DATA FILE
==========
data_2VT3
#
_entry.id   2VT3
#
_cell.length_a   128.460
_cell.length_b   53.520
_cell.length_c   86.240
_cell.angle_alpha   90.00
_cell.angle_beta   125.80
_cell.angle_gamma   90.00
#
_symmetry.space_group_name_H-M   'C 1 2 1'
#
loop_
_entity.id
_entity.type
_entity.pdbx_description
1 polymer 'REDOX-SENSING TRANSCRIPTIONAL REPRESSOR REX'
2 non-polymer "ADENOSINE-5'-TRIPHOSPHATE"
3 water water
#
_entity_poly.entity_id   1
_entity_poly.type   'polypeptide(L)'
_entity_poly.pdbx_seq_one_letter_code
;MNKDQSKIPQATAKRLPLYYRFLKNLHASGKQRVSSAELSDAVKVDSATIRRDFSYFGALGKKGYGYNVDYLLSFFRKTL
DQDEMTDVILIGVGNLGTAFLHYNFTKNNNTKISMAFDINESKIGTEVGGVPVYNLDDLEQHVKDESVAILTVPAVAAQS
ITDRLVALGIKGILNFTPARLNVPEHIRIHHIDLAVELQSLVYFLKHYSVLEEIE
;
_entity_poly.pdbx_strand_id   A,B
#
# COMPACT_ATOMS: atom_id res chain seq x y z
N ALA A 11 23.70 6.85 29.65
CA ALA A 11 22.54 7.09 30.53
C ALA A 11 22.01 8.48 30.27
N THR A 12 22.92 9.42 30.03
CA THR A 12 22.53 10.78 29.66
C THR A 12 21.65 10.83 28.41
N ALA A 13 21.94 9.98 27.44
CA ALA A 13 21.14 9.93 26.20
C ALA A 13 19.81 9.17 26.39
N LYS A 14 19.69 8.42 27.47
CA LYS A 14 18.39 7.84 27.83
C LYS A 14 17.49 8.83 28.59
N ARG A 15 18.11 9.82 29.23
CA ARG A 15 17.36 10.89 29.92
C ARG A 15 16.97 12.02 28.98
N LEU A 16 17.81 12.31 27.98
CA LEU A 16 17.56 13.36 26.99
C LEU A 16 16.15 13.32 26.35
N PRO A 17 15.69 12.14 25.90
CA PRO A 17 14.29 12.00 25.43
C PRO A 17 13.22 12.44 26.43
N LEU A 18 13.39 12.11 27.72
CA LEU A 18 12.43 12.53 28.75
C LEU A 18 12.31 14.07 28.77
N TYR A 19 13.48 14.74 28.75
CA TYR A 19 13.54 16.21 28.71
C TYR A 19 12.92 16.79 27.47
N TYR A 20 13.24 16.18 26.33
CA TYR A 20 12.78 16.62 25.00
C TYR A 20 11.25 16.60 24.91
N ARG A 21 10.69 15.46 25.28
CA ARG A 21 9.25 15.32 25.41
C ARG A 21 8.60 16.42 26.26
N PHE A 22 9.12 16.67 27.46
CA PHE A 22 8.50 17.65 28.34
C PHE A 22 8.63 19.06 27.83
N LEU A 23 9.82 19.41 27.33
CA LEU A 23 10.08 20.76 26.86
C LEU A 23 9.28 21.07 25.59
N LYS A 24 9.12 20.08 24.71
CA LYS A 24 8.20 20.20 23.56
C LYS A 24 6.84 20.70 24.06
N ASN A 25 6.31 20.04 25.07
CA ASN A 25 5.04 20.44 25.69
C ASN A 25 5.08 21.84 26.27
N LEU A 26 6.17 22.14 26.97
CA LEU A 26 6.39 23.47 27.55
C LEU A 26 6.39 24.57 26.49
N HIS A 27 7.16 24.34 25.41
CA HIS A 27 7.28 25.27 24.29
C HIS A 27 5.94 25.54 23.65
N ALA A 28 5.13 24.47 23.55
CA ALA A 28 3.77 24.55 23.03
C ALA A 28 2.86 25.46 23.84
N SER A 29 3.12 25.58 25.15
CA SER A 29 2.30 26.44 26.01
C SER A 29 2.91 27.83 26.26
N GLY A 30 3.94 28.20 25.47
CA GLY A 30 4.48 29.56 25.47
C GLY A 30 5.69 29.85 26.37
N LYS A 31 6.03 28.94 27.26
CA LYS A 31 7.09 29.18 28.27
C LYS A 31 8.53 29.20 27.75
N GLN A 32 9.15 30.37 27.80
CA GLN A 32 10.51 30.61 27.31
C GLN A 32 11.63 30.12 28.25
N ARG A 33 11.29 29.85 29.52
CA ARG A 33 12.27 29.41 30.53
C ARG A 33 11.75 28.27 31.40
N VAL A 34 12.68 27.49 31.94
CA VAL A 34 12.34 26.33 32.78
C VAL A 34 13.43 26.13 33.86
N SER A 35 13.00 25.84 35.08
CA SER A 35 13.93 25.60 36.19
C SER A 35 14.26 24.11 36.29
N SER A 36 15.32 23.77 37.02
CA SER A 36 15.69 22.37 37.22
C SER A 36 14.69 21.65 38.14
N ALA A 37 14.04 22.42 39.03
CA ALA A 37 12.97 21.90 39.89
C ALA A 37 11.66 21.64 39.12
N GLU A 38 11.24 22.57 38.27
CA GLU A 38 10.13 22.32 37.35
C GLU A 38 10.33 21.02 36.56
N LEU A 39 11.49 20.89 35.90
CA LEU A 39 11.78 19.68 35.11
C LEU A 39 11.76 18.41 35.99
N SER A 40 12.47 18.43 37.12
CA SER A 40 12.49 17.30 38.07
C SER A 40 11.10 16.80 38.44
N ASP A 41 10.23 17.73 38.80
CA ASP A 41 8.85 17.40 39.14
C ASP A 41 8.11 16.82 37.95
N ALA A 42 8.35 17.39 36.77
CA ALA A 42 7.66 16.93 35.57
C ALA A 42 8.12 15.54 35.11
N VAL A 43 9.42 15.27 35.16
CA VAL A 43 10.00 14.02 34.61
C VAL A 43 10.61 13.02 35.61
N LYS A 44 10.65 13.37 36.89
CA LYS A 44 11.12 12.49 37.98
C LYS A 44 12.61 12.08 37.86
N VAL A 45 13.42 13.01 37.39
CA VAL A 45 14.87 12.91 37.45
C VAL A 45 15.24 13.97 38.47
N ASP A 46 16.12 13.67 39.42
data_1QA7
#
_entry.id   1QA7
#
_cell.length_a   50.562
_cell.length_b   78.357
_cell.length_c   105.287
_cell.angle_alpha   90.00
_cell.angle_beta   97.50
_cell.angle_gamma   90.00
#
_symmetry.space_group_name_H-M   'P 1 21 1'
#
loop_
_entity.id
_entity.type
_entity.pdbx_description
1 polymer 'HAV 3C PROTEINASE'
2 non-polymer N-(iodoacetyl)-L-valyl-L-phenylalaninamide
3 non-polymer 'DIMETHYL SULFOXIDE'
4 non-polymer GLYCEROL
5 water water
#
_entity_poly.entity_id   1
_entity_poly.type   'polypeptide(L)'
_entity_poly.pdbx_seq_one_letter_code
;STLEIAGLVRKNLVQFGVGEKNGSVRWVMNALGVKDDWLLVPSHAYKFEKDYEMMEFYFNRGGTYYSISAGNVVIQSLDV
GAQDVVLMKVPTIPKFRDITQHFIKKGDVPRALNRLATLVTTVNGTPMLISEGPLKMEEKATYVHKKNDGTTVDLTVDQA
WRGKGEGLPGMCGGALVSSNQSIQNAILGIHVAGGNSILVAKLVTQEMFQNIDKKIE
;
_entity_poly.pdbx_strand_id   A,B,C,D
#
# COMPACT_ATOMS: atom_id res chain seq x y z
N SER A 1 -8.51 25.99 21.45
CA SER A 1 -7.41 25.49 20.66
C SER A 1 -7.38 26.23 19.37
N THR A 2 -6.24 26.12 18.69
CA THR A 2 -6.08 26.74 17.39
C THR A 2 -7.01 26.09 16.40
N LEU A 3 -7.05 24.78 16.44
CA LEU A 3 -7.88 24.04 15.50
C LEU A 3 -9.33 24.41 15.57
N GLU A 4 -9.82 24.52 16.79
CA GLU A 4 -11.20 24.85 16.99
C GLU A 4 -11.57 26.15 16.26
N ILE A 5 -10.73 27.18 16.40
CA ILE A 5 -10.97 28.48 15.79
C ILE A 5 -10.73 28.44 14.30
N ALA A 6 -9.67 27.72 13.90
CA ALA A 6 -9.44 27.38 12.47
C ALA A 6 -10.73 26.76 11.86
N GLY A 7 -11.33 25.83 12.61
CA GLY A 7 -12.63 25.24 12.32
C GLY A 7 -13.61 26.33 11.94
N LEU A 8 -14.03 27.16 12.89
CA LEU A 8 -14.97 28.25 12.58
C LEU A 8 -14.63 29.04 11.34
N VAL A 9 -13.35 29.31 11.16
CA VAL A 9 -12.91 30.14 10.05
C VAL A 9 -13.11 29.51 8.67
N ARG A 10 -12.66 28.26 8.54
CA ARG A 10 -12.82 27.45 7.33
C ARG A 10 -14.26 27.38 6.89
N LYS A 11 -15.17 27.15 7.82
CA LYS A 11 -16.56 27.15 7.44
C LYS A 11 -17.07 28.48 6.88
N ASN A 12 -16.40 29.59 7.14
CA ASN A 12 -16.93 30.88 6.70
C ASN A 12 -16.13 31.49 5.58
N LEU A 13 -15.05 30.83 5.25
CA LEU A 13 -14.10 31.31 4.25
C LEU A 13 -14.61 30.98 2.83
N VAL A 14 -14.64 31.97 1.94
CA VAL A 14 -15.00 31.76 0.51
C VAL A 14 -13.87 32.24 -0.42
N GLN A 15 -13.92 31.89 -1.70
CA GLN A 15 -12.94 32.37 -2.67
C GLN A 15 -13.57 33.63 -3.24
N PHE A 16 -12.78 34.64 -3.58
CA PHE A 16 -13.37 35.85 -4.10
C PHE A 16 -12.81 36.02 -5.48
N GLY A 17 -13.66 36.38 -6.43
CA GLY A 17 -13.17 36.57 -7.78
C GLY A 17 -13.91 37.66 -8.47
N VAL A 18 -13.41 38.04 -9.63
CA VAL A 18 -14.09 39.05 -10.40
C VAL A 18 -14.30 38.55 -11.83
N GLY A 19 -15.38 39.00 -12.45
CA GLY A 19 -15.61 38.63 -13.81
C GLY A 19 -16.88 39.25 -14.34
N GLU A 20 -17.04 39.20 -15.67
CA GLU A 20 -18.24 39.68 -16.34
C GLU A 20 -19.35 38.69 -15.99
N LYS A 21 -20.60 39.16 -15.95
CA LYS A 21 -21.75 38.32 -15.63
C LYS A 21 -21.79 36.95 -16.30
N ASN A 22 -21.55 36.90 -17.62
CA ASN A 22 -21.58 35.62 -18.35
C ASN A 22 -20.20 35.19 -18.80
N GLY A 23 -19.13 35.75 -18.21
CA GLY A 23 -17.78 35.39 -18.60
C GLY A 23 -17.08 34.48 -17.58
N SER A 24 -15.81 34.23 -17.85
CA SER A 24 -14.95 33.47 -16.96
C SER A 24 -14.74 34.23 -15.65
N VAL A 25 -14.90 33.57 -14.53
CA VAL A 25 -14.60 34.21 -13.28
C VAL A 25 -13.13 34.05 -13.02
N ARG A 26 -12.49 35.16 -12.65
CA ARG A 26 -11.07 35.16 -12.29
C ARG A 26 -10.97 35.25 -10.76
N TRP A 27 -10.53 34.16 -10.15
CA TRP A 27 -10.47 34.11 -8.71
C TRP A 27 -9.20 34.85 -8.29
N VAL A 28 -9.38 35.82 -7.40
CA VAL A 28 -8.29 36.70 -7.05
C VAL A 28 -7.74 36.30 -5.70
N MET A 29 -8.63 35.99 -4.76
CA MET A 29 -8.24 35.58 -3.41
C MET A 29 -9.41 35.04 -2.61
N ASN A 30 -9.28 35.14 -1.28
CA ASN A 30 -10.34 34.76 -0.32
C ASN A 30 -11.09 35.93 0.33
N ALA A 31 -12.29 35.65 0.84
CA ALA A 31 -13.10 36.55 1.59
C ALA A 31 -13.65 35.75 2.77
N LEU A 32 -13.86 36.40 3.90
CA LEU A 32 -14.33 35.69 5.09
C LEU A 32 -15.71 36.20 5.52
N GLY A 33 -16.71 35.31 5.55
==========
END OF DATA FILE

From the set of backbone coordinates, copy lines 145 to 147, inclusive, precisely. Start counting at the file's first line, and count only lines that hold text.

_cell.angle_alpha   90.00
_cell.angle_beta   97.50
_cell.angle_gamma   90.00